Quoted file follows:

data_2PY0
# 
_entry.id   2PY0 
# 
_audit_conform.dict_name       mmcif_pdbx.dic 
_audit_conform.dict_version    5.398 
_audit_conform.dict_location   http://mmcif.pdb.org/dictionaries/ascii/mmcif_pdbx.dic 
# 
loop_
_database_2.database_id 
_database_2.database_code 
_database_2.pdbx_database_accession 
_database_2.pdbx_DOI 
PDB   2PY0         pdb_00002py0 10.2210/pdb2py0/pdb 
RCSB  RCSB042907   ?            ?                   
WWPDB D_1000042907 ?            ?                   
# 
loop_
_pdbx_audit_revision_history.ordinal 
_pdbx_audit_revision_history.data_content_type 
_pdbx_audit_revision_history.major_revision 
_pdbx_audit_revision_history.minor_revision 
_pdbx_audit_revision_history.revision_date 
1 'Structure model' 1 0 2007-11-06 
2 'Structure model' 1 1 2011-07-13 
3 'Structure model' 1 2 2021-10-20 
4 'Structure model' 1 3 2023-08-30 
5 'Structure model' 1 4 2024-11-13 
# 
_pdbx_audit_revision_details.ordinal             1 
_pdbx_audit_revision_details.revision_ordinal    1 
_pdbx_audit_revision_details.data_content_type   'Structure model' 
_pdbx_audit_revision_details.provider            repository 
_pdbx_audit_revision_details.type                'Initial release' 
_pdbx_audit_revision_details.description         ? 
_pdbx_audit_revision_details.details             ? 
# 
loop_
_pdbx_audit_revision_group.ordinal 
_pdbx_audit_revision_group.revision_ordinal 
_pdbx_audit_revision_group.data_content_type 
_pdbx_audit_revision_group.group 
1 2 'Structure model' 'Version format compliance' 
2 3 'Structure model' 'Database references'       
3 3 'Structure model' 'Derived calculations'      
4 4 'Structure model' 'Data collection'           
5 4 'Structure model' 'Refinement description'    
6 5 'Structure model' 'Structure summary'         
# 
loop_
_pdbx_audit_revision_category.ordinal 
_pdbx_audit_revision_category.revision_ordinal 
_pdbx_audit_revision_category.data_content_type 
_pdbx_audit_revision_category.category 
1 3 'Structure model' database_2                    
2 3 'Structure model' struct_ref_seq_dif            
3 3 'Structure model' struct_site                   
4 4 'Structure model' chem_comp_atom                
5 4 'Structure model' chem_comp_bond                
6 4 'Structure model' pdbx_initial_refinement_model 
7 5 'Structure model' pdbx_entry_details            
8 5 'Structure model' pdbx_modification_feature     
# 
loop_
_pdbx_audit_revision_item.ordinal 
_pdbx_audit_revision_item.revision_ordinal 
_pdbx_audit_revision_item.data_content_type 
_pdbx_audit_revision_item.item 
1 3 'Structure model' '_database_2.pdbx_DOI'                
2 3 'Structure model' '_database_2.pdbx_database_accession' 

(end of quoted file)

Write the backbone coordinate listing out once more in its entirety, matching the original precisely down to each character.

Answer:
data_2PY0
# 
_entry.id   2PY0 
# 
_audit_conform.dict_name       mmcif_pdbx.dic 
_audit_conform.dict_version    5.398 
_audit_conform.dict_location   http://mmcif.pdb.org/dictionaries/ascii/mmcif_pdbx.dic 
# 
loop_
_database_2.database_id 
_database_2.database_code 
_database_2.pdbx_database_accession 
_database_2.pdbx_DOI 
PDB   2PY0         pdb_00002py0 10.2210/pdb2py0/pdb 
RCSB  RCSB042907   ?            ?                   
WWPDB D_1000042907 ?            ?                   
# 
loop_
_pdbx_audit_revision_history.ordinal 
_pdbx_audit_revision_history.data_content_type 
_pdbx_audit_revision_history.major_revision 
_pdbx_audit_revision_history.minor_revision 
_pdbx_audit_revision_history.revision_date 
1 'Structure model' 1 0 2007-11-06 
2 'Structure model' 1 1 2011-07-13 
3 'Structure model' 1 2 2021-10-20 
4 'Structure model' 1 3 2023-08-30 
5 'Structure model' 1 4 2024-11-13 
# 
_pdbx_audit_revision_details.ordinal             1 
_pdbx_audit_revision_details.revision_ordinal    1 
_pdbx_audit_revision_details.data_content_type   'Structure model' 
_pdbx_audit_revision_details.provider            repository 
_pdbx_audit_revision_details.type                'Initial release' 
_pdbx_audit_revision_details.description         ? 
_pdbx_audit_revision_details.details             ? 
# 
loop_
_pdbx_audit_revision_group.ordinal 
_pdbx_audit_revision_group.revision_ordinal 
_pdbx_audit_revision_group.data_content_type 
_pdbx_audit_revision_group.group 
1 2 'Structure model' 'Version format compliance' 
2 3 'Structure model' 'Database references'       
3 3 'Structure model' 'Derived calculations'      
4 4 'Structure model' 'Data collection'           
5 4 'Structure model' 'Refinement description'    
6 5 'Structure model' 'Structure summary'         
# 
loop_
_pdbx_audit_revision_category.ordinal 
_pdbx_audit_revision_category.revision_ordinal 
_pdbx_audit_revision_category.data_content_type 
_pdbx_audit_revision_category.category 
1 3 'Structure model' database_2                    
2 3 'Structure model' struct_ref_seq_dif            
3 3 'Structure model' struct_site                   
4 4 'Structure model' chem_comp_atom                
5 4 'Structure model' chem_comp_bond                
6 4 'Structure model' pdbx_initial_refinement_model 
7 5 'Structure model' pdbx_entry_details            
8 5 'Structure model' pdbx_modification_feature     
# 
loop_
_pdbx_audit_revision_item.ordinal 
_pdbx_audit_revision_item.revision_ordinal 
_pdbx_audit_revision_item.data_content_type 
_pdbx_audit_revision_item.item 
1 3 'Structure model' '_database_2.pdbx_DOI'                
2 3 'Structure model' '_database_2.pdbx_database_accession' 